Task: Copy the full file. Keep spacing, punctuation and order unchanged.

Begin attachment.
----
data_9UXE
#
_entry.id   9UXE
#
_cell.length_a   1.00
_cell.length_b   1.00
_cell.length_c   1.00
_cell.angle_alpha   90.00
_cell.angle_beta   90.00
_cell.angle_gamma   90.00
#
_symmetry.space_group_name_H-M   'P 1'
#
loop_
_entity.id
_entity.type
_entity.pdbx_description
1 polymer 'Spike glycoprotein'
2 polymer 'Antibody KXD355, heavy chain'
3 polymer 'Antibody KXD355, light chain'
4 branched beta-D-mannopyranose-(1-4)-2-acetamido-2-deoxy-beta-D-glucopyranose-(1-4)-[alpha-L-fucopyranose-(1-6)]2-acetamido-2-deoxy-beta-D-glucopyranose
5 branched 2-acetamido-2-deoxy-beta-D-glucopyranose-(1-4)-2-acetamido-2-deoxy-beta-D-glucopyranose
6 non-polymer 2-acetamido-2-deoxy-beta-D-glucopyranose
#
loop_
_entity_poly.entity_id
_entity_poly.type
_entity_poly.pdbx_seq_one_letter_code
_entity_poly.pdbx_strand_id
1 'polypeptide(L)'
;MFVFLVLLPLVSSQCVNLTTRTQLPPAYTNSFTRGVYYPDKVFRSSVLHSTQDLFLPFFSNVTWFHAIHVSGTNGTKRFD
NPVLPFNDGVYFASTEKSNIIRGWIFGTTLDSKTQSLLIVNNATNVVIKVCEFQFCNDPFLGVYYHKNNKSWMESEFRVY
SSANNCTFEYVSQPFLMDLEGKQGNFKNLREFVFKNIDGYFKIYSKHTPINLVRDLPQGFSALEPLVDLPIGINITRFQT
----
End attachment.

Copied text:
data_9UXE
#
_entry.id   9UXE
#
_cell.length_a   1.00
_cell.length_b   1.00
_cell.length_c   1.00
_cell.angle_alpha   90.00
_cell.angle_beta   90.00
_cell.angle_gamma   90.00
#
_symmetry.space_group_name_H-M   'P 1'
#
loop_
_entity.id
_entity.type
_entity.pdbx_description
1 polymer 'Spike glycoprotein'
2 polymer 'Antibody KXD355, heavy chain'
3 polymer 'Antibody KXD355, light chain'
4 branched beta-D-mannopyranose-(1-4)-2-acetamido-2-deoxy-beta-D-glucopyranose-(1-4)-[alpha-L-fucopyranose-(1-6)]2-acetamido-2-deoxy-beta-D-glucopyranose
5 branched 2-acetamido-2-deoxy-beta-D-glucopyranose-(1-4)-2-acetamido-2-deoxy-beta-D-glucopyranose
6 non-polymer 2-acetamido-2-deoxy-beta-D-glucopyranose
#
loop_
_entity_poly.entity_id
_entity_poly.type
_entity_poly.pdbx_seq_one_letter_code
_entity_poly.pdbx_strand_id
1 'polypeptide(L)'
;MFVFLVLLPLVSSQCVNLTTRTQLPPAYTNSFTRGVYYPDKVFRSSVLHSTQDLFLPFFSNVTWFHAIHVSGTNGTKRFD
NPVLPFNDGVYFASTEKSNIIRGWIFGTTLDSKTQSLLIVNNATNVVIKVCEFQFCNDPFLGVYYHKNNKSWMESEFRVY
SSANNCTFEYVSQPFLMDLEGKQGNFKNLREFVFKNIDGYFKIYSKHTPINLVRDLPQGFSALEPLVDLPIGINITRFQT